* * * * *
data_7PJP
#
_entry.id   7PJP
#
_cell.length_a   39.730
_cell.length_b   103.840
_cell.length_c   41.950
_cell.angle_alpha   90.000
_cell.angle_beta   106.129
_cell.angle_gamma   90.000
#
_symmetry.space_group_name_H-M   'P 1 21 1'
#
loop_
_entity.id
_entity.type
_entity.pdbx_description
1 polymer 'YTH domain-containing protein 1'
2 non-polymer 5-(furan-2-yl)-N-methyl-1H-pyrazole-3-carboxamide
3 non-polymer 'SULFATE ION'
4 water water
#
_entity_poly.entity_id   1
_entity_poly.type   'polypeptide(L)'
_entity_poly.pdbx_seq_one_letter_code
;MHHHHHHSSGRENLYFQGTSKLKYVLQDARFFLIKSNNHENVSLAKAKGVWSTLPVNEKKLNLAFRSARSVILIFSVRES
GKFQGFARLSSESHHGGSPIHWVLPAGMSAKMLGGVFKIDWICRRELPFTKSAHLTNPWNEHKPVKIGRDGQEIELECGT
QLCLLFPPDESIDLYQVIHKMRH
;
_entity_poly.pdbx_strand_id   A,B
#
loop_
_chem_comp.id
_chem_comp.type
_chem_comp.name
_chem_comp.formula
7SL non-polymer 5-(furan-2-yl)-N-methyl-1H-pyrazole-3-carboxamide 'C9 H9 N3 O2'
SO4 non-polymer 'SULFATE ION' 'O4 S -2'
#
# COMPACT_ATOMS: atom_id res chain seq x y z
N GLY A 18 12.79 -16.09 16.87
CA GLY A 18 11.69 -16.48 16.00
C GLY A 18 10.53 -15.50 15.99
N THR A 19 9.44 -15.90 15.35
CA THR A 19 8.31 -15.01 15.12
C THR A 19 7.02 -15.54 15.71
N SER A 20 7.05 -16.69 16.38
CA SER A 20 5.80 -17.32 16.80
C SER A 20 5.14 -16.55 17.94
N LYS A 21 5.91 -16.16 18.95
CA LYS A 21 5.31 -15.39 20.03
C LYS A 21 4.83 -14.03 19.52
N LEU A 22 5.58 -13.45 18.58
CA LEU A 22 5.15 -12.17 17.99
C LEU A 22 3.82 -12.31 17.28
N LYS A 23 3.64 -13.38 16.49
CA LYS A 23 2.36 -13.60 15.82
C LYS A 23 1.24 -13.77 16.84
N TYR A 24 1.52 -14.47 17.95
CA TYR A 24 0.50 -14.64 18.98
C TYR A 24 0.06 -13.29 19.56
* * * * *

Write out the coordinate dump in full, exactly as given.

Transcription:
data_7PJP
#
_entry.id   7PJP
#
_cell.length_a   39.730
_cell.length_b   103.840
_cell.length_c   41.950
_cell.angle_alpha   90.000
_cell.angle_beta   106.129
_cell.angle_gamma   90.000
#
_symmetry.space_group_name_H-M   'P 1 21 1'
#
loop_
_entity.id
_entity.type
_entity.pdbx_description
1 polymer 'YTH domain-containing protein 1'
2 non-polymer 5-(furan-2-yl)-N-methyl-1H-pyrazole-3-carboxamide
3 non-polymer 'SULFATE ION'
4 water water
#
_entity_poly.entity_id   1
_entity_poly.type   'polypeptide(L)'
_entity_poly.pdbx_seq_one_letter_code
;MHHHHHHSSGRENLYFQGTSKLKYVLQDARFFLIKSNNHENVSLAKAKGVWSTLPVNEKKLNLAFRSARSVILIFSVRES
GKFQGFARLSSESHHGGSPIHWVLPAGMSAKMLGGVFKIDWICRRELPFTKSAHLTNPWNEHKPVKIGRDGQEIELECGT
QLCLLFPPDESIDLYQVIHKMRH
;
_entity_poly.pdbx_strand_id   A,B
#
loop_
_chem_comp.id
_chem_comp.type
_chem_comp.name
_chem_comp.formula
7SL non-polymer 5-(furan-2-yl)-N-methyl-1H-pyrazole-3-carboxamide 'C9 H9 N3 O2'
SO4 non-polymer 'SULFATE ION' 'O4 S -2'
#
# COMPACT_ATOMS: atom_id res chain seq x y z
N GLY A 18 12.79 -16.09 16.87
CA GLY A 18 11.69 -16.48 16.00
C GLY A 18 10.53 -15.50 15.99
N THR A 19 9.44 -15.90 15.35
CA THR A 19 8.31 -15.01 15.12
C THR A 19 7.02 -15.54 15.71
N SER A 20 7.05 -16.69 16.38
CA SER A 20 5.80 -17.32 16.80
C SER A 20 5.14 -16.55 17.94
N LYS A 21 5.91 -16.16 18.95
CA LYS A 21 5.31 -15.39 20.03
C LYS A 21 4.83 -14.03 19.52
N LEU A 22 5.58 -13.45 18.58
CA LEU A 22 5.15 -12.17 17.99
C LEU A 22 3.82 -12.31 17.28
N LYS A 23 3.64 -13.38 16.49
CA LYS A 23 2.36 -13.60 15.82
C LYS A 23 1.24 -13.77 16.84
N TYR A 24 1.52 -14.47 17.95
CA TYR A 24 0.50 -14.64 18.98
C TYR A 24 0.06 -13.29 19.56